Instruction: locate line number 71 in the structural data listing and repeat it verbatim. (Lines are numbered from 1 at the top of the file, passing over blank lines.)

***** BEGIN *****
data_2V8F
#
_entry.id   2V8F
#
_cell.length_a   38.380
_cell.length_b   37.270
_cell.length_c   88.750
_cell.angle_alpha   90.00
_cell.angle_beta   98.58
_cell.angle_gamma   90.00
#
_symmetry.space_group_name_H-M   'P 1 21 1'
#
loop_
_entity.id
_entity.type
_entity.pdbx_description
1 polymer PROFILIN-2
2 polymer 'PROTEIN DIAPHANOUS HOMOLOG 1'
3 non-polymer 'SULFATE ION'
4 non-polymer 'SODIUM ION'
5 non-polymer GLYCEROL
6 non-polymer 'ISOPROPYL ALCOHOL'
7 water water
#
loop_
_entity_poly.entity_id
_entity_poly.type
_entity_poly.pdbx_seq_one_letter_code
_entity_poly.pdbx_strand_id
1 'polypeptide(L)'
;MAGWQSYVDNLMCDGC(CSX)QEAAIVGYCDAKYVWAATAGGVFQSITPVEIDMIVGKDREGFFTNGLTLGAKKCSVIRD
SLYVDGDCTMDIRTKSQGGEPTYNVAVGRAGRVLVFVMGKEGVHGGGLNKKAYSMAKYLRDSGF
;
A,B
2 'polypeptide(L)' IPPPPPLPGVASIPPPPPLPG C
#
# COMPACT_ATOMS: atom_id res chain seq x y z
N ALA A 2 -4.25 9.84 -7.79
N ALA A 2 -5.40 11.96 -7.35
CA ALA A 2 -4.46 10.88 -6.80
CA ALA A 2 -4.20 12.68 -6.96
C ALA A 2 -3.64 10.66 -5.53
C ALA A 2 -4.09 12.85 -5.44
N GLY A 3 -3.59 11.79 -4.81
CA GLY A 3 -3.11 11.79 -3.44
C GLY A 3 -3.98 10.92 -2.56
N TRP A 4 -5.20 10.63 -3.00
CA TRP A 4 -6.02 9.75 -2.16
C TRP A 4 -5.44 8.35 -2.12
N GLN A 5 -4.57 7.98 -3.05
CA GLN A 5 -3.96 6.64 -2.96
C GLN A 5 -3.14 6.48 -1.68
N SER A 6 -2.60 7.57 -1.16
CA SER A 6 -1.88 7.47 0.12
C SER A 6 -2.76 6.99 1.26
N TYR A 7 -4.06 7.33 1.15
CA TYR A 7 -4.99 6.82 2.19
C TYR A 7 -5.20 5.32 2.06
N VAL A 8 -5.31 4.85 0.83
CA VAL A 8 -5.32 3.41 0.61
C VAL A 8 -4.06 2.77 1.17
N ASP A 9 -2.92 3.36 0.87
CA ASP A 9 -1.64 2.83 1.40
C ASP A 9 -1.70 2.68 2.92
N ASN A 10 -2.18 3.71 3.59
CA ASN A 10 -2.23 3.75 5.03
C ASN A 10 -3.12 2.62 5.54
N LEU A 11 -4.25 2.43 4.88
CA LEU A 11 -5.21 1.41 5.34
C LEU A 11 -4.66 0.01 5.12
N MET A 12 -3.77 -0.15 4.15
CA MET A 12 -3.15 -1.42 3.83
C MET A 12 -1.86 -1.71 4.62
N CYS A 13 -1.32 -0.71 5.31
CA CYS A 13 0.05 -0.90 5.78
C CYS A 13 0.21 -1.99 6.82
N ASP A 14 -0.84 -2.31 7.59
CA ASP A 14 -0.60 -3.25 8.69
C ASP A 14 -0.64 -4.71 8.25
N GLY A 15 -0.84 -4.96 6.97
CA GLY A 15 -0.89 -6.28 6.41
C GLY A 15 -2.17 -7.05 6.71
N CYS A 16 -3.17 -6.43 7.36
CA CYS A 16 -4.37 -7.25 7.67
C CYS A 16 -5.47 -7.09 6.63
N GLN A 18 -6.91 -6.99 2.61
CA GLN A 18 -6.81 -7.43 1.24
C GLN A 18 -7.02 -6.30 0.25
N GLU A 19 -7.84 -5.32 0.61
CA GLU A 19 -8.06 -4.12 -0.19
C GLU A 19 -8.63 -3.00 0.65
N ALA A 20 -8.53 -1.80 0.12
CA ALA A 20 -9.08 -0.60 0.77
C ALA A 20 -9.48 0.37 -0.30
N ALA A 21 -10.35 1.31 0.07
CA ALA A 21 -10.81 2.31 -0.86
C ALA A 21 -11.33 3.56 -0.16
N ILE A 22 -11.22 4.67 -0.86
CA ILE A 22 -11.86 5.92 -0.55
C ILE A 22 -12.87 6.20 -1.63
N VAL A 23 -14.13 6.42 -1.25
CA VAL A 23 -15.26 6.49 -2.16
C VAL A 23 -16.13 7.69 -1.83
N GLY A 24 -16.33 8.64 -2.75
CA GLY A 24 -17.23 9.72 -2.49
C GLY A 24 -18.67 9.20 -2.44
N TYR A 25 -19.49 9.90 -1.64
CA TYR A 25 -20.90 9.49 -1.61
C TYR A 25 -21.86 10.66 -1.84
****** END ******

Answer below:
C LEU A 11 -4.66 0.01 5.12